If that’s the work of philosophy, then Artificial Intelligence (AI) is one of philosophy’s branches. Rod Brooks, for many years director of MIT’s AI Lab, and one of AI’s great plain talkers, not to mention visionaries, defines artificial intelligence something like this: it’s when a machine does something that, if it were done by a person, we’d say it was intelligent, thoughtful, or human.

Wait a second! What does “what we would say” have to do with whether a machine is thinking?

But that’s just the point. AI is applied philosophy. AI curates opportunities for us to think about what we would say about the hard cases. At its best, AI gives us new hard cases. That’s what IBM’s, Jeopardy-winning Watson is.

But first, a real-world case: ants remove their dead from the nest and so avoid contamination. This looks like smart behavior. Now dead ants, it turns out, give off oleic acid, and experimenters have been able to demonstrate that ants will eject even live healthy ants from the nest if (thanks to meddling scientists) they have been daubed with oleic acid. What had at first appeared to be a sensitive response of the ants to the threat of harmful bacteria turns out to be a brute response triggered by the presence of a chemical.

Is the ant smart? Or stupid? Maybe neither. Or, most intriguingly of all, maybe it is both? Is there an experimentum crucis that we might perform to settle a question like this once and for all?

No. Intelligence isn’t like that. It isn’t something that happens inside the bug, or inside us. If intelligence is anything, it is an appropriate and autonomous responsiveness to the world around us. Flexible, real-time sensitivity to actual situations is what we have in mind when we talk about intelligence. And this means that intelligence is always going to be not just a matter of degree, but one of interpretation.

So back to Watson: it won! Watson produced answers to real questions, and it did so quickly and in ways that could only dimly be anticipated or understood by its designers. It beat its human opponents! This is a stunning achievement. A dazzling display of real-world, real-time responsiveness in action. Watson can think!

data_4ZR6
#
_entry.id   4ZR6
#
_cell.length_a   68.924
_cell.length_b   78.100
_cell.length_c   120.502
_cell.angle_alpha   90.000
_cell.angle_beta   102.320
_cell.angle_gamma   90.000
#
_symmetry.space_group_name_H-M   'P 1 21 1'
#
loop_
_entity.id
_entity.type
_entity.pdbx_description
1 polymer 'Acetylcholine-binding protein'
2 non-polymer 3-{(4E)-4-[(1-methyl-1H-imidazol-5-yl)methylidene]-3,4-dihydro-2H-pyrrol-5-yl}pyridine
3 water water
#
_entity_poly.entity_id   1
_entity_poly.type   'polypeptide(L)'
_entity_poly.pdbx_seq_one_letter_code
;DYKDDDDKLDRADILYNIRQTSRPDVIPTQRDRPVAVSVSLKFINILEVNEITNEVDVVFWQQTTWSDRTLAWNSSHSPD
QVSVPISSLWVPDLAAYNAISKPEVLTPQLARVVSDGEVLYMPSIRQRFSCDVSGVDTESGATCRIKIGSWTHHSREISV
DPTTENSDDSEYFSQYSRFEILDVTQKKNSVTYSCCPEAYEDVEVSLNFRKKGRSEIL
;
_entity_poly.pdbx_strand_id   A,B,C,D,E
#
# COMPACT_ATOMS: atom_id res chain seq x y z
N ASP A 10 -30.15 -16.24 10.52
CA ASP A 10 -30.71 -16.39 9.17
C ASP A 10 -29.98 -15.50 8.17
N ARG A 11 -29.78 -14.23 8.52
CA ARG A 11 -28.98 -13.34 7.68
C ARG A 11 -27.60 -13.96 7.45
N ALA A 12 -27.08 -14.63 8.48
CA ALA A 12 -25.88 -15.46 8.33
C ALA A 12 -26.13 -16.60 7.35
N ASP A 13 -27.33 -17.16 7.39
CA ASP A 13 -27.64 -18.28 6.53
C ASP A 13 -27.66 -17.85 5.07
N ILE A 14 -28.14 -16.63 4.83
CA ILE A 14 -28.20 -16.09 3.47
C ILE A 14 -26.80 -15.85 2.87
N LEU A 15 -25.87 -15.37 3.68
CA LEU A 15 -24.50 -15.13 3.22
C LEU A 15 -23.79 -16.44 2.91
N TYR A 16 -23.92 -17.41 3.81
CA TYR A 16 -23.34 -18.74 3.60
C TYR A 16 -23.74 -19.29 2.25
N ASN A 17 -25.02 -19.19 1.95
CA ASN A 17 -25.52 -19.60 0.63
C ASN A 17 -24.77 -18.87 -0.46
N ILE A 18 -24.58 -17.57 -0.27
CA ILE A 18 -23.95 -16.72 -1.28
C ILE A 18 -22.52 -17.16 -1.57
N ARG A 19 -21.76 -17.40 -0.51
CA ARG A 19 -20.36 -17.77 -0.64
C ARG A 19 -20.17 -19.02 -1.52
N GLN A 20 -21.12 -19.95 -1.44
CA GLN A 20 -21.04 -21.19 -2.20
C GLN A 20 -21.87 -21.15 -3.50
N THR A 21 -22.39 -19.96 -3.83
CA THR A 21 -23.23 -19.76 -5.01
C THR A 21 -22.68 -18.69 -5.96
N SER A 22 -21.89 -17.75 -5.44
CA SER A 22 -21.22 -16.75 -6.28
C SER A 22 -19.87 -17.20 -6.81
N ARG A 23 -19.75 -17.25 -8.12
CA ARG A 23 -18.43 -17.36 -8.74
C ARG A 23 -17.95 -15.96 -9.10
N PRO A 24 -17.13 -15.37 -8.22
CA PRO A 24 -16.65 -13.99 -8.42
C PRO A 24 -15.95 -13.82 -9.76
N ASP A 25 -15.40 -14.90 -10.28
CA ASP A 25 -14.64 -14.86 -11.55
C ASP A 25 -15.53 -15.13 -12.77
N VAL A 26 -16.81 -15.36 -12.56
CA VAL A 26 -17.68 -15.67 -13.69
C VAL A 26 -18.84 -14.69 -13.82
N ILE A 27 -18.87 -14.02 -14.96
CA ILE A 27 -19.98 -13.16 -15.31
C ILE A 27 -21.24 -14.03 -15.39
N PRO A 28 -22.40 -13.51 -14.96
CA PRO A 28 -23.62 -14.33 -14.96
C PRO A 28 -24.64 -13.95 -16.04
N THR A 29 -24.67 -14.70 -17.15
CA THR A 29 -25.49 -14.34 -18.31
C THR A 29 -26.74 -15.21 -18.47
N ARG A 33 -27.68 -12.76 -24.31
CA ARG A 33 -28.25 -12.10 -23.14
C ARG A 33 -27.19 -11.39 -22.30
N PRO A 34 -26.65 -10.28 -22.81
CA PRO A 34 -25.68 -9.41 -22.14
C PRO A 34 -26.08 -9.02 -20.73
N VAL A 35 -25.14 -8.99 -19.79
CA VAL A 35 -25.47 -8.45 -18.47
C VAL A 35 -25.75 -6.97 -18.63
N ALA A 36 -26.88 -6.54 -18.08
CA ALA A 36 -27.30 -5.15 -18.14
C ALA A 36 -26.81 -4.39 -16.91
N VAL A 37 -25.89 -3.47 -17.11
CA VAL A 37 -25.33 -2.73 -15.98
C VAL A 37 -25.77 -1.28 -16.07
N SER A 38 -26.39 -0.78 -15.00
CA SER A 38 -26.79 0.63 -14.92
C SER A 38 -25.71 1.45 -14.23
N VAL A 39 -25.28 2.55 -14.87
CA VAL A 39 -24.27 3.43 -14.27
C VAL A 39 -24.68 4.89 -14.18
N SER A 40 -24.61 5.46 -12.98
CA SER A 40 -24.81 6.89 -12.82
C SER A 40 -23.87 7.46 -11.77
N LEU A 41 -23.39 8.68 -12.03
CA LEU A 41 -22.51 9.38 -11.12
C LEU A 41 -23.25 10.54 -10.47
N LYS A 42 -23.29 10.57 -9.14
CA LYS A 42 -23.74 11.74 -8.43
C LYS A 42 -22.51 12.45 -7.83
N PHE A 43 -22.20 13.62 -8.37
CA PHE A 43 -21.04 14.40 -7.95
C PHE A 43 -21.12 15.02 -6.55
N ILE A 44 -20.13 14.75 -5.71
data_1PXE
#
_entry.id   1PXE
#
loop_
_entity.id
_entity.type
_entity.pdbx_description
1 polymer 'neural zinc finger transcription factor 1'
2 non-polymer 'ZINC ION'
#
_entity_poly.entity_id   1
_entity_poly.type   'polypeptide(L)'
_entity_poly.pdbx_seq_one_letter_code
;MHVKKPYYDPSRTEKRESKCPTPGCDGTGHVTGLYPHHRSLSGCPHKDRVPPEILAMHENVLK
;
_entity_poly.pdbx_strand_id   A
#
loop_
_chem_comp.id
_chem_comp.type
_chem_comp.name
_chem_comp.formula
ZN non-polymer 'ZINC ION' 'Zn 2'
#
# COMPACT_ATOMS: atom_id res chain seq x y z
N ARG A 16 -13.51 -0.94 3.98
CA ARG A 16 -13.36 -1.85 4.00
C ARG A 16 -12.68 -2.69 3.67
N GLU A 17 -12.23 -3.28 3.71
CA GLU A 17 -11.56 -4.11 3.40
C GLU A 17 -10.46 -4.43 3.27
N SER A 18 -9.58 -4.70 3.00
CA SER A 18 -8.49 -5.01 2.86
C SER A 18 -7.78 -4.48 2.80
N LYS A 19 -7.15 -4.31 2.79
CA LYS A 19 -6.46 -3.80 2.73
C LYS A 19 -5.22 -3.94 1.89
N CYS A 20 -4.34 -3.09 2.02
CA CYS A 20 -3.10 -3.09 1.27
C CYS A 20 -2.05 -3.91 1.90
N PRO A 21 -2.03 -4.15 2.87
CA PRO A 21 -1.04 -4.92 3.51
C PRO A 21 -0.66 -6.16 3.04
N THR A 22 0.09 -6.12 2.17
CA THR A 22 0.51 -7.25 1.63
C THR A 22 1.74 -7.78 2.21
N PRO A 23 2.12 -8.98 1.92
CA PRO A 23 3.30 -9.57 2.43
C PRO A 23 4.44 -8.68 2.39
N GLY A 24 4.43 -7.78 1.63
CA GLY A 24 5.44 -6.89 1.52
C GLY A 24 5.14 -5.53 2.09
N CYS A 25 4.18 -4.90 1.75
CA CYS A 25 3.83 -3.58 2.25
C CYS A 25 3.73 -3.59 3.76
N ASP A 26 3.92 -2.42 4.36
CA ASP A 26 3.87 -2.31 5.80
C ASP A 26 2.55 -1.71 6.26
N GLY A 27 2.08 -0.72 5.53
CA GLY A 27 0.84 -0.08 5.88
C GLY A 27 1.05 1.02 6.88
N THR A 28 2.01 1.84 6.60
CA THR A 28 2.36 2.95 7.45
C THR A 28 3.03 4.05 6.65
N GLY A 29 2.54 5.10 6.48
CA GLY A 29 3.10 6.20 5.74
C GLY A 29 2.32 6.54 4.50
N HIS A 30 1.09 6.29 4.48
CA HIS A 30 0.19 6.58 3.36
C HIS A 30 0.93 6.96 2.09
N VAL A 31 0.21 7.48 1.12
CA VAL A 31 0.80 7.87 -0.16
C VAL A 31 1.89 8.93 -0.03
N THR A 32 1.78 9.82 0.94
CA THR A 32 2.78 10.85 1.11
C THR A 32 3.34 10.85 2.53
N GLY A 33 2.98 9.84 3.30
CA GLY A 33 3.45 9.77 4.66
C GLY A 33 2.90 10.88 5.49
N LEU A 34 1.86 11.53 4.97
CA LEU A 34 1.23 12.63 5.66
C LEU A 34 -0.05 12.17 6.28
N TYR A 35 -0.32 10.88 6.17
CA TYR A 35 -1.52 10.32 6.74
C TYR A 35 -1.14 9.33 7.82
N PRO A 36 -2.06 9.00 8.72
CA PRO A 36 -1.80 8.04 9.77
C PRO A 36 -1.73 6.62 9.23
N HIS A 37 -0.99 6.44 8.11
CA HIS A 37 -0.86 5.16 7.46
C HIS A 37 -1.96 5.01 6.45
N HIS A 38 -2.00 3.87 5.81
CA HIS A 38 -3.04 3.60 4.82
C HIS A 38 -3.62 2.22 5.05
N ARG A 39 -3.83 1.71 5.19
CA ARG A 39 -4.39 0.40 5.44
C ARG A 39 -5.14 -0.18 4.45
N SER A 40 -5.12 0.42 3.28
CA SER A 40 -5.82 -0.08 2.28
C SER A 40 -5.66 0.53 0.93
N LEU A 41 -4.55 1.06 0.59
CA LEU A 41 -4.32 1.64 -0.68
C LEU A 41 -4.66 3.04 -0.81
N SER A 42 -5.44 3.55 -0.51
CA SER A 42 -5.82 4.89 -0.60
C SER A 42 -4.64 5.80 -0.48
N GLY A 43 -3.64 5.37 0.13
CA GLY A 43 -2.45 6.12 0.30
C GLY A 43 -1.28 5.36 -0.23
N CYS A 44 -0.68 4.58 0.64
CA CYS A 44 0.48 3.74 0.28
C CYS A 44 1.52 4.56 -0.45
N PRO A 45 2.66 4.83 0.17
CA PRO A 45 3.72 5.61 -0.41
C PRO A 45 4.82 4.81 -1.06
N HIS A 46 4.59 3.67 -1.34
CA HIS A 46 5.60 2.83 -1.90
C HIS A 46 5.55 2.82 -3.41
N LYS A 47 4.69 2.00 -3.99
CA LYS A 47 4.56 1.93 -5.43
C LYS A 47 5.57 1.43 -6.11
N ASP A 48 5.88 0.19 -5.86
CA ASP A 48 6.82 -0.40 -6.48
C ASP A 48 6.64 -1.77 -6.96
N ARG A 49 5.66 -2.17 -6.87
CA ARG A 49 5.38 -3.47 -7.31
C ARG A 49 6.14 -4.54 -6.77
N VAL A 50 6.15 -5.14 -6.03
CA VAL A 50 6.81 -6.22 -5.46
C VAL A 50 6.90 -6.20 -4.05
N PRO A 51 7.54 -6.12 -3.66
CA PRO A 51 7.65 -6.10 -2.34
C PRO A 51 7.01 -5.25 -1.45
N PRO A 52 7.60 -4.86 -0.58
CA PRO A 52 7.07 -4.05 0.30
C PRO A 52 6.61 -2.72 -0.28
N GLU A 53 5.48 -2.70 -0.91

But hold on. Not so fast. Even if Watson is bristling and buzzing with intelligence, we can legitimately wonder whether it’s the natural intelligence of its programmers that is in evidence, rather than that of Watson.

And then there’s the issue of that little pronoun. People wonder whether it’s legitimate to talk of Watson as a He, but really the more pressing question is whether we can even speak of an It. In an important sense, there is no Watson. If Watson is a machine, then it is a machine in the way that a nuclear power plant is a machine. Watson is a system, a distributed local network. The avatar, the voice, the name — these are sleights of hand. The Watson System is staged to manipulate strings of symbols which have no meaning for it. At no point, any where in its processes, does the meaning, or context, or point of what it is doing, ever get into the act. The Watson System no more understands what’s going on around it, or what it is itself doing, than the ant understands the public health risks of decomposition. It may be a useful tool for us to deploy (for winning games on Jeopardy, or diagnosing illnesses, or whatever — mazal tov!), but it isn’t smart.

But again, we need to be slow down. Think of the ants once more. The ants do have good reasons to eject the oleic acid ants from the nest, even if they aren’t clever enough to understand that they do. Natural selection built the ants to act in accord with reasons they cannot themselves understand. And so with Watson. The IBM design team led by David Ferrucci built Watson to act as if it understood meanings that are, in fact, not available to it. And maybe that’s the upshot of what Dan Dennett has called Darwin’s dangerous idea; that’s the way, the only way, meaning and thinking gets into the world, through natural (or artificial) design. Watson is surely nothing like us, as we fantasize ourselves to be. But if Darwin and Dennett are right, we may turn out to be a lot more like Watson than we ever imagined.

Whatever we say about Dennett’s elegant and beautiful theory, you’d have to be drunk on moonshine to take seriously the idea that Watson exhibits a human-like mindfulness. And the reason is, the Watson System fails to exhibit even an animal-like mindfulness.

Remember: animals are basically plants that move. Plants are deaf, blind and dumb. Vegetables have little option but to take what comes. Animals, in contrast, can give chase, take cover, seek out both prey and mates, and hide from predators. Animals need to be perceptually sensitive to the places they happen to find themselves, and they need to make choices about what they want or need. In short, animals need to be smart.